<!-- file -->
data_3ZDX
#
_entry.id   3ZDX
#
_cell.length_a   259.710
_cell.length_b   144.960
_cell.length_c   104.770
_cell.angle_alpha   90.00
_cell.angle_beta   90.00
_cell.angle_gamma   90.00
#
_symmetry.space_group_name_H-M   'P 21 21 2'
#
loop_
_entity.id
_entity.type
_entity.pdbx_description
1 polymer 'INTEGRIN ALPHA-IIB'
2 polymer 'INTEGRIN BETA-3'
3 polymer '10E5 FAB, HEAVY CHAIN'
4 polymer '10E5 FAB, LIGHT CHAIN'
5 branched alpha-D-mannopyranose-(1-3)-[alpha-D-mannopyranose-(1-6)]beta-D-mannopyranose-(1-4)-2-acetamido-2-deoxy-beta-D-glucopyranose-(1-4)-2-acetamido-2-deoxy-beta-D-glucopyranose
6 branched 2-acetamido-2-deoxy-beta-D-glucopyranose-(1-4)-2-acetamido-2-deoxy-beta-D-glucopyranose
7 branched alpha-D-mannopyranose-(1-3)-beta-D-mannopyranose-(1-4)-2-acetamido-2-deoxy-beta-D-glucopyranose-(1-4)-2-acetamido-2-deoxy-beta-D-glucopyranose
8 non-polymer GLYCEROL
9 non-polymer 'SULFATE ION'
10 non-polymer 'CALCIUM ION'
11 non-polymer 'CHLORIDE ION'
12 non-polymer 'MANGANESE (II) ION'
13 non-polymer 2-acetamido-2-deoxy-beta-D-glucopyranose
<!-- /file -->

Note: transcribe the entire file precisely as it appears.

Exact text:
data_3ZDX
#
_entry.id   3ZDX
#
_cell.length_a   259.710
_cell.length_b   144.960
_cell.length_c   104.770
_cell.angle_alpha   90.00
_cell.angle_beta   90.00
_cell.angle_gamma   90.00
#
_symmetry.space_group_name_H-M   'P 21 21 2'
#
loop_
_entity.id
_entity.type
_entity.pdbx_description
1 polymer 'INTEGRIN ALPHA-IIB'
2 polymer 'INTEGRIN BETA-3'
3 polymer '10E5 FAB, HEAVY CHAIN'
4 polymer '10E5 FAB, LIGHT CHAIN'
5 branched alpha-D-mannopyranose-(1-3)-[alpha-D-mannopyranose-(1-6)]beta-D-mannopyranose-(1-4)-2-acetamido-2-deoxy-beta-D-glucopyranose-(1-4)-2-acetamido-2-deoxy-beta-D-glucopyranose
6 branched 2-acetamido-2-deoxy-beta-D-glucopyranose-(1-4)-2-acetamido-2-deoxy-beta-D-glucopyranose
7 branched alpha-D-mannopyranose-(1-3)-beta-D-mannopyranose-(1-4)-2-acetamido-2-deoxy-beta-D-glucopyranose-(1-4)-2-acetamido-2-deoxy-beta-D-glucopyranose
8 non-polymer GLYCEROL
9 non-polymer 'SULFATE ION'
10 non-polymer 'CALCIUM ION'
11 non-polymer 'CHLORIDE ION'
12 non-polymer 'MANGANESE (II) ION'
13 non-polymer 2-acetamido-2-deoxy-beta-D-glucopyranose